IIn a crucial week for show jumping, with this tough old sport looking battered at the start of a haunting Cheltenham Festival, a glorious mix of joy and history came to the rescue. There was also a dizzying sense of Irish magic in the English countryside, as Rachael Blackmore and Henry from Bromhead dominated the Festival and lifted the spirits with their understated brilliance.
De Bromhead became the first coach to win all three major races – Champion Hurdle, Champion Chase and Gold Cup – in the same week. But Blackmore, the 31-year-old from County Tipperary, has been the history of the Festival, putting together six winners in magnificent style.
She was also close to claiming the Gold Cup, but Minella Indo, the winner, was ridden by Jack Kennedy, a 21-year-old rider who has overcome a series of serious injuries. Her poignant tears after the race were a reminder that Blackmore had chosen to ride A Plus Tard over Minella Indo, a horse she knows so well.
Her disappointment should be alleviated by all her previous success, as she also made history by becoming the first woman to finish as Cheltenham’s top jockey. Blackmore has changed the racing narrative so profoundly this week that he has breathed new life into a sport that was on its knees.
Racing has been reeling from the impact of the pandemic and its mistaken decision to allow the Festival to take place in front of packed crowds last year, just as Covid-19 took over the world in an agonizing way. But even that mistake couldn’t match the horrendous publicity last month when a photograph appeared of renowned Irish trainer Gordon Elliott sitting on top of a dead horse. It was then followed by a video of Rob James, the Irish amateur jockey, jumping on the back of another dead horse. The consequences have been catastrophic.
Those of us who love show jumping know that it’s a gritty and exciting show like no other at best. The characters and the crowds, the stories and the drama, make it fascinating. But for most of the year he operates on the sidelines, working hard in dangerous but dark terrain and only really breaking into the wider public consciousness at Cheltenham and the Grand National.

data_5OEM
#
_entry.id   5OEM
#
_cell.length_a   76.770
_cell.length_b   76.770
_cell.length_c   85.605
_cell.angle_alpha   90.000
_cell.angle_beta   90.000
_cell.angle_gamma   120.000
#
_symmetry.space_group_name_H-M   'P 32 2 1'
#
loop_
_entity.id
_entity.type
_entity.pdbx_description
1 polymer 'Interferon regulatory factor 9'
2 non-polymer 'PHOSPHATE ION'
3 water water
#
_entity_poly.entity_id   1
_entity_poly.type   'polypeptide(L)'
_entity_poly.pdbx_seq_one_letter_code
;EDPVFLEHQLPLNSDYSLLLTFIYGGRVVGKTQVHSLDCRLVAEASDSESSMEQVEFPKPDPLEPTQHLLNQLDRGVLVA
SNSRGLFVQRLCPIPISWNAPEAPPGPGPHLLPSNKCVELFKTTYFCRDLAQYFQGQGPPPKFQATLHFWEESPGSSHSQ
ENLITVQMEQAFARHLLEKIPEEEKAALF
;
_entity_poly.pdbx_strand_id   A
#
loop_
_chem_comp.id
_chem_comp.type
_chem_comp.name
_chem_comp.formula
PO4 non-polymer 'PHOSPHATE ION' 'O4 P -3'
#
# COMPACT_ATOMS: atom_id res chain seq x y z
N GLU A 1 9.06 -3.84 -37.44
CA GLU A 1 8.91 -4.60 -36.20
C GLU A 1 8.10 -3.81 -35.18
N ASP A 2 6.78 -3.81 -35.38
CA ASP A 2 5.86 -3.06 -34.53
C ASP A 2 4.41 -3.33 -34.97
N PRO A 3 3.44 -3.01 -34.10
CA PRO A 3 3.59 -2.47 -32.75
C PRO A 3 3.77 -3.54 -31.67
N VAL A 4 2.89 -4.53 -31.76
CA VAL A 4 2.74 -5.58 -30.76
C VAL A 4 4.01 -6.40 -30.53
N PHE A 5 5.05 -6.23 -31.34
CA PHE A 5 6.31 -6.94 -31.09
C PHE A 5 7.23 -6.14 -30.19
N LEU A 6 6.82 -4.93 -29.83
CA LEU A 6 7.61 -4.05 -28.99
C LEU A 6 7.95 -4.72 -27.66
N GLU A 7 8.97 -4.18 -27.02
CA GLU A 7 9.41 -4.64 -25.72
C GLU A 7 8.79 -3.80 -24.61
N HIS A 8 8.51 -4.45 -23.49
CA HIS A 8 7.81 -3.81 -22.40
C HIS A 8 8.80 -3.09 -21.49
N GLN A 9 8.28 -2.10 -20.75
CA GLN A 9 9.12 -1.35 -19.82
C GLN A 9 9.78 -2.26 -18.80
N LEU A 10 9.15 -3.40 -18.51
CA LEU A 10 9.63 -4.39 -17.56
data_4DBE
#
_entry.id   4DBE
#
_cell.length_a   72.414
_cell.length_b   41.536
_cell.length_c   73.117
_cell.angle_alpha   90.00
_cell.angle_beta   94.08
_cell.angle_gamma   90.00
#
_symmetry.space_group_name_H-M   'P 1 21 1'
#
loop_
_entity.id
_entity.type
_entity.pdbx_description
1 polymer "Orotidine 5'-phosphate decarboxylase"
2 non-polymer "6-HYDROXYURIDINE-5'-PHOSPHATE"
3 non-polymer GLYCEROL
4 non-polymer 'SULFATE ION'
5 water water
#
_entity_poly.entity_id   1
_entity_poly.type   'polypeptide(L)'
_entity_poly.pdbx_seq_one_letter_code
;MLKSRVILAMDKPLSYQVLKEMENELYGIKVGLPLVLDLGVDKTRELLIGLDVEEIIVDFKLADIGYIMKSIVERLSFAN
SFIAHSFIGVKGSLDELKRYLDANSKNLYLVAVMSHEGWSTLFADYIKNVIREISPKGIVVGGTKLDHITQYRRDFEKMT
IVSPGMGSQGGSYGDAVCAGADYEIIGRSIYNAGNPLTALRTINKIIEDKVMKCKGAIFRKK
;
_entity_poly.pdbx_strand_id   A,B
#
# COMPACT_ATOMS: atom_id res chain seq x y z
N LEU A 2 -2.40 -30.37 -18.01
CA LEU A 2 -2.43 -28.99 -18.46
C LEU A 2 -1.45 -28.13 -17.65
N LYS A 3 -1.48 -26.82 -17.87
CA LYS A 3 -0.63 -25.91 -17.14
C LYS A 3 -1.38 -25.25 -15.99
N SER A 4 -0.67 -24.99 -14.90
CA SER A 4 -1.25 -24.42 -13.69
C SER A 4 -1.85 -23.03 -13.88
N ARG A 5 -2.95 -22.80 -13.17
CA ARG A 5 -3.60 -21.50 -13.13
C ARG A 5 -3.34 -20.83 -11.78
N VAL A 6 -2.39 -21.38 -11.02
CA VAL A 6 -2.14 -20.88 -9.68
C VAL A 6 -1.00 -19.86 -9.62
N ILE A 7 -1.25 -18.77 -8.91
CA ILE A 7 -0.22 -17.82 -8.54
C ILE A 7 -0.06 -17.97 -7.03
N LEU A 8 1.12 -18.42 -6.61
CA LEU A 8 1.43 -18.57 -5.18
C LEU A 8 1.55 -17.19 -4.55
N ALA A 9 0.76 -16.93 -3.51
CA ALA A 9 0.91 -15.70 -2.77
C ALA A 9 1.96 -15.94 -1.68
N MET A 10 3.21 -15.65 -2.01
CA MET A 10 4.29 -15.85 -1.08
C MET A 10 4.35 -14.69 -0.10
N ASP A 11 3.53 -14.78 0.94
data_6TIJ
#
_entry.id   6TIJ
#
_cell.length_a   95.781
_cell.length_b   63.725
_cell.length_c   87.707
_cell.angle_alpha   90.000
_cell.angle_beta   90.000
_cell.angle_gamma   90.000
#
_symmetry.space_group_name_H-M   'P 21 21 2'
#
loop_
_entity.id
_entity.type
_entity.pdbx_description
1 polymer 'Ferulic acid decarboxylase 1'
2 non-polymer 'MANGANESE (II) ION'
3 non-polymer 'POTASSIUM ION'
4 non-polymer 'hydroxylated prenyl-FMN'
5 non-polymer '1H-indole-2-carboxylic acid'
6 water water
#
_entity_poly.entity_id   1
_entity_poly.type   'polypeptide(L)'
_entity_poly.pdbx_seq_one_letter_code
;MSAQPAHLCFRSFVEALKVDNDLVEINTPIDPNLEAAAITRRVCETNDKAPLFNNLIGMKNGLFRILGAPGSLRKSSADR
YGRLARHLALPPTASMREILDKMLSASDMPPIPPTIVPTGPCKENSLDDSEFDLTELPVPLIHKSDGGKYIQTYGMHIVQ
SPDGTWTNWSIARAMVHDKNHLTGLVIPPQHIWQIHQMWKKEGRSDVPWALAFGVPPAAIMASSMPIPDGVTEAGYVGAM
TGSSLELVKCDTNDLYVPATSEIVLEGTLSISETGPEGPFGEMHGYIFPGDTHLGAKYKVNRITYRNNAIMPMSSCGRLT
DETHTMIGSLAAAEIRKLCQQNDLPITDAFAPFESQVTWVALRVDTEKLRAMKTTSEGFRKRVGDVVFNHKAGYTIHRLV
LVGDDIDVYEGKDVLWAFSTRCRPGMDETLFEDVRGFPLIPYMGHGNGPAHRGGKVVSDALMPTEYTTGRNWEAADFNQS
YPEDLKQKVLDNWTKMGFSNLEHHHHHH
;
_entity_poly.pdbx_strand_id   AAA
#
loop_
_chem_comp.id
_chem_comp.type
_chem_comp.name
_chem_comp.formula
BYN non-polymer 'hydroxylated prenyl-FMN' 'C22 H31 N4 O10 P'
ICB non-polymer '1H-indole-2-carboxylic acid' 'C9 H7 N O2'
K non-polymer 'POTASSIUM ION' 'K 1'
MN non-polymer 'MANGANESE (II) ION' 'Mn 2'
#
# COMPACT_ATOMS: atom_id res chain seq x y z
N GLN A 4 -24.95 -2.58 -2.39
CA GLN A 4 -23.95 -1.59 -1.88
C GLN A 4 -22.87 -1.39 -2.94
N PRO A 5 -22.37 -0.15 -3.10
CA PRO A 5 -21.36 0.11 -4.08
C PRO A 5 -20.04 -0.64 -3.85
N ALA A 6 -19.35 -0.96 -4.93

However, racing has the ability to look terrible. When there are fatalities on the track and horses have to be euthanized, understandable complaints are always directed at the sport, which is why Elliot’s photography was so disastrous.
So much, as a consequence, I was depending on Cheltenham this week. Racing was lucky, despite the lockdown, and the Festival went as well as anyone could have hoped for. The sun has shone and Blackmore has brought euphoria and history. She, more than anyone, has helped the races emerge from the dark shadows to find new hope and light.
Her mother, Eimir Blackmore, a school teacher, was interviewed before the Gold Cup and, seeing her daughter on television at her home in Ireland, said: “It was a real fairy tale. It’s amazing … my phone has literally melted. “
Blackmore enlightened Cheltenham on the first day when she and Honeysuckle won the Champion Hurdle in a commanding display. It was the first time a woman had won a historic Festival race. She won a Grade One race every day of the Festival and started Friday afternoon riding Quilixios to a flawless victory in the Triumph Hurdle. But, as if to underscore the dangers of the jump, Blackmore also suffered four falls over the course of the week.
Of course, there was a residue of sadness for the significant moments that unfolded in front of the deserted stands. Cheltenham’s usual roar was replaced by a silence broken only by isolated shouts of joy from the small Irish contingent. They are rightly in love with Blackmore’s composite brilliance.
On Friday afternoon, Eimir Blackmore spoke of his pride that his daughter, who has become the new face of racing, “has given people a little boost at this terrible time.”
Blackmore herself reacted wryly after the Gold Cup. “I went into the weigh-in room and the ITV was on, and I saw my mother. I don’t know how that happened. Look, they’re having a lot of fun at home. It is brilliant.”
She seemed genuinely moved as she reflected on her week. “It is phenomenal. I can’t even fathom being the lead rider at Cheltenham. That’s crazy “.
His fierce drive, however, was obvious when asked if it had been difficult to choose the right horse to ride in the Gold Cup. Blackmore groaned and said, “I just did the wrong one, that’s all I know.” He also admitted, in his typically dry way: “I can’t complain too much.”
When asked how her life might change now, Blackmore, who hates publicity, briefly seemed insecure. “I am still in the bubble now. I do not know what is going to happen “.
But she has so much stamina and resolve that Blackmore will almost certainly not collapse in her new role as the seeming savior of show jumping. She will return to her normal pace on Saturday afternoon and will travel in Thurles. Racing, especially after this miserable last year, is lucky to have her.
George is Digismak’s reported cum editor with 13 years of experience in Journalism